It is officially winter time. So have we brought our winter duvets, woolly hats and thermal underwear out of storage?

Not yet.

From where I sit – which is in my garden, early this Sunday morning – the temperature is already in the 70s Fahrenheit, and climbing.  There isn’t the slightest hint of a wintry early morning nip in the air.

Only in Israel is winter time installed when it’s still the height of summer.

The clocks are moved back every year after Rosh Hashana because the powers that be think Israelis can’t fast “an extra hour” on Yom Kippur. The fact that the fast still lasts 25 hours and we have the extra hour on Kol Nidre night seems to have escaped them. I guess they reason that we can all get through the first few hours of the fast but will struggle through the interminable final ones.

As sure as Yom Kippur follows Kol Nidre, daylight saving time has caused the annual heated  exchange of words between Shas and Meretz. In fact, the proposed law to keep summer time until well into October, in line with the rest of the world, has long been debated in the Knesset.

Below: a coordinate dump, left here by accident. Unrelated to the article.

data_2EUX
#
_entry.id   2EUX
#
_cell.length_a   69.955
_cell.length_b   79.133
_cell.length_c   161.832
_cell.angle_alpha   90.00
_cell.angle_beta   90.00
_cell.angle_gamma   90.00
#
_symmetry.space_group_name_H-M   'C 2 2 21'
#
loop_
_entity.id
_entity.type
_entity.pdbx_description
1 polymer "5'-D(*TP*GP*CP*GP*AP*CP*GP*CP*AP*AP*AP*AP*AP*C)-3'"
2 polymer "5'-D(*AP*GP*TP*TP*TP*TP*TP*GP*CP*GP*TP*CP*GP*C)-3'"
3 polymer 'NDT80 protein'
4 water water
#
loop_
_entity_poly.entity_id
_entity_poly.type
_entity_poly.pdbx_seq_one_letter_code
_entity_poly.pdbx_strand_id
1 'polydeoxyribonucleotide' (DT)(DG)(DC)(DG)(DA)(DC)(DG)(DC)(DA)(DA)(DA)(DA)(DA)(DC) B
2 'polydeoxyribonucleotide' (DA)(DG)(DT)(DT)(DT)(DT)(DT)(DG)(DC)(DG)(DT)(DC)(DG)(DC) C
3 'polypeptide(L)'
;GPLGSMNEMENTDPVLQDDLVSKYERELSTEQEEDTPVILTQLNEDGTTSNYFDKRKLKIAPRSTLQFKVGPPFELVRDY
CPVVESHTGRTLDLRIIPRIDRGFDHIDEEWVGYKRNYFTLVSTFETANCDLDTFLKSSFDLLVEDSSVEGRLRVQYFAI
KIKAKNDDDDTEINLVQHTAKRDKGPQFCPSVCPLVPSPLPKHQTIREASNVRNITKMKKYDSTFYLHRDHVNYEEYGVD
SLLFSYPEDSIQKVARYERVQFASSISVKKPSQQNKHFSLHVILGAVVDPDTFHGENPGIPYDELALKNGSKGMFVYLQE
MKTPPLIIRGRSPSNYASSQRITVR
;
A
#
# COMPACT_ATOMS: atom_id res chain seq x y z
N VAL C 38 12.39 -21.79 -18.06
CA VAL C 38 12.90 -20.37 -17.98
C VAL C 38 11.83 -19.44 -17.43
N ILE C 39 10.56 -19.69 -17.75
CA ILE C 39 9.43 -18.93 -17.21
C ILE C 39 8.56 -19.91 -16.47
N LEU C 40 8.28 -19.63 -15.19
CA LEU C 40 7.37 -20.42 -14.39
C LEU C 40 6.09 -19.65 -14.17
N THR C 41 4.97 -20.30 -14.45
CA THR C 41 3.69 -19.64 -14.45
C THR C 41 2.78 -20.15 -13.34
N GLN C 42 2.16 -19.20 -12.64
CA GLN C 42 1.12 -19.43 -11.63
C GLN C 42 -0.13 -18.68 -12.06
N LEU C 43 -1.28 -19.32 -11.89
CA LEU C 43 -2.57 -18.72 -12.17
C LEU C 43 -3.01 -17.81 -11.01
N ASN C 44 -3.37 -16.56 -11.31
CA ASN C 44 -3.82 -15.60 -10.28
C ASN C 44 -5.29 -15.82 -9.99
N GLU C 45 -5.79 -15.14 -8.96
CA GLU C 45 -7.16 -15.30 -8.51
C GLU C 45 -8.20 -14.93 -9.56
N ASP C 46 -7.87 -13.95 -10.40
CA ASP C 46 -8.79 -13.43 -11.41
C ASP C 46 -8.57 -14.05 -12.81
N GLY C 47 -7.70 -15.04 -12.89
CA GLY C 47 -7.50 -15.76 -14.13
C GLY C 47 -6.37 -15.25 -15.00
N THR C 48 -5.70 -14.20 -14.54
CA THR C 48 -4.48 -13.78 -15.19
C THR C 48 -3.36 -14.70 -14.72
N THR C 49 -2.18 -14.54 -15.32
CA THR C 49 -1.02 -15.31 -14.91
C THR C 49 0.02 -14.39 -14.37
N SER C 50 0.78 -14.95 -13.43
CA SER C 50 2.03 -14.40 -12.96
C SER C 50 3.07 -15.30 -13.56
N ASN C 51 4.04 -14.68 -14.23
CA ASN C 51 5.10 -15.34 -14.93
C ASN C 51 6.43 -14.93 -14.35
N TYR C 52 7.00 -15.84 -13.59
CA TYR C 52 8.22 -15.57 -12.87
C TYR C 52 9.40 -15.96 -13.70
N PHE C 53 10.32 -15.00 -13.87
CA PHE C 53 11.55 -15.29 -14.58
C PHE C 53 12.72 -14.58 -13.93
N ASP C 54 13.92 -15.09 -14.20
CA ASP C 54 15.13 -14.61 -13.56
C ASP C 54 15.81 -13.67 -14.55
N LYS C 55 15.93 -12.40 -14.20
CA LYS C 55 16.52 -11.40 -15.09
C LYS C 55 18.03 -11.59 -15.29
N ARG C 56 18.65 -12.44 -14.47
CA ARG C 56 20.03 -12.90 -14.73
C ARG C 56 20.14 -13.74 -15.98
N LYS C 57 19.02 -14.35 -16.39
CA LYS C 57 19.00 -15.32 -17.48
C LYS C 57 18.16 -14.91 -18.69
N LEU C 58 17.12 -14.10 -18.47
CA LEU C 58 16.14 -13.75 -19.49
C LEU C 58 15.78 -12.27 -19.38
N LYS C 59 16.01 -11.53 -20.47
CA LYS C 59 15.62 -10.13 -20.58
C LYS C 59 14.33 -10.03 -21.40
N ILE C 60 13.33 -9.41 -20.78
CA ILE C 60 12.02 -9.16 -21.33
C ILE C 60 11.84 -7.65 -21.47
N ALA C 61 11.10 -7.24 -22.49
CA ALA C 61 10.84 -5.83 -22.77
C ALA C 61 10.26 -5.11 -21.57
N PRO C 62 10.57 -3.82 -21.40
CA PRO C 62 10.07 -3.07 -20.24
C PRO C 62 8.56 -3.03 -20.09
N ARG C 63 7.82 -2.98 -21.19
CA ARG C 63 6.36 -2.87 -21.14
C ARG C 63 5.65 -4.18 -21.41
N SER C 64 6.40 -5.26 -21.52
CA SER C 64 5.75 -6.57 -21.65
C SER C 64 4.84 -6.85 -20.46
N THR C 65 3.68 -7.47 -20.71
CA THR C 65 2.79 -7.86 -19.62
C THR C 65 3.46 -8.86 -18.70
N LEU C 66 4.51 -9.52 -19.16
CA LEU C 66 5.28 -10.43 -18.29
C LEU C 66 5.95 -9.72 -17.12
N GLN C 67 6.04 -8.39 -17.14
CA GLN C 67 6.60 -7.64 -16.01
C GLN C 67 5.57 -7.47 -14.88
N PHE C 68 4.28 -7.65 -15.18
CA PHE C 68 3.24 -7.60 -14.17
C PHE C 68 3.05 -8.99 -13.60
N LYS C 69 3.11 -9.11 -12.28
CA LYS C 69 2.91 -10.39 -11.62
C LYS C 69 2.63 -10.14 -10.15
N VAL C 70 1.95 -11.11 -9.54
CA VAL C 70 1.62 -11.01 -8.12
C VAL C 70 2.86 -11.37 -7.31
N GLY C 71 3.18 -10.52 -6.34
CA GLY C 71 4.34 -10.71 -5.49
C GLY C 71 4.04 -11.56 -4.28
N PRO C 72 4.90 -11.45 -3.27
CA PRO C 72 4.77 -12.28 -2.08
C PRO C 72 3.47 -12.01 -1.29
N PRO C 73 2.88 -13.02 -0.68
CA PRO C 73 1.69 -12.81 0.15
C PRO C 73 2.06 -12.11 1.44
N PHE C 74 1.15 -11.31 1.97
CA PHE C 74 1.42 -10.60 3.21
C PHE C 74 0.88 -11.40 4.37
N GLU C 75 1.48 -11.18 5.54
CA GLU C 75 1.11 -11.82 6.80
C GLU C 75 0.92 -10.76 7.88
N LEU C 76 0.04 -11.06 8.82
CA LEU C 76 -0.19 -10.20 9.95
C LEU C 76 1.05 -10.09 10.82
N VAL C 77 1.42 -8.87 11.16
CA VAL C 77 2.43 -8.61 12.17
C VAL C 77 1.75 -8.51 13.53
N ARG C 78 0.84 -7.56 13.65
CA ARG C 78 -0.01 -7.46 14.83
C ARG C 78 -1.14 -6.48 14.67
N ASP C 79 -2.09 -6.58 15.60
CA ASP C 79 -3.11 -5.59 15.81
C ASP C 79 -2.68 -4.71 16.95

Ten years ago, Meir Sheetrit, who was then Justice Minister, suggested a wacky compromise: move the clocks back for just 48 hours to encompass Yom Kippur, and then move them forward again.

Apparently, Shas MKS were quite taken with the Sheetrit’s “Yom Kippur time” proposal, but it never saw the light of day. I remember scoffing at the idea back then, but I’m beginning to wonder now whether it really is that bizarre.

For me, the issue is not about fasting more easily on Yom Kippur. It is entirely about our quality of life. Even after living in Israel for many years, I still love that it’s warm enough until at least mid-November to sit and watch the sunset on the beach at the end of a working day; to take young children to the park after school; to barbecue and to eat supper en famille outdoors while it’s still light.

From today, even these simple pleasures have been taken from us.

This time next year, when the daylight saving time debate surfaces yet again, maybe someone will resurrect “Yom Kippur time”. If it would finally put an end to the tedious annual discussion and improve our quality of life, why not give it a try?

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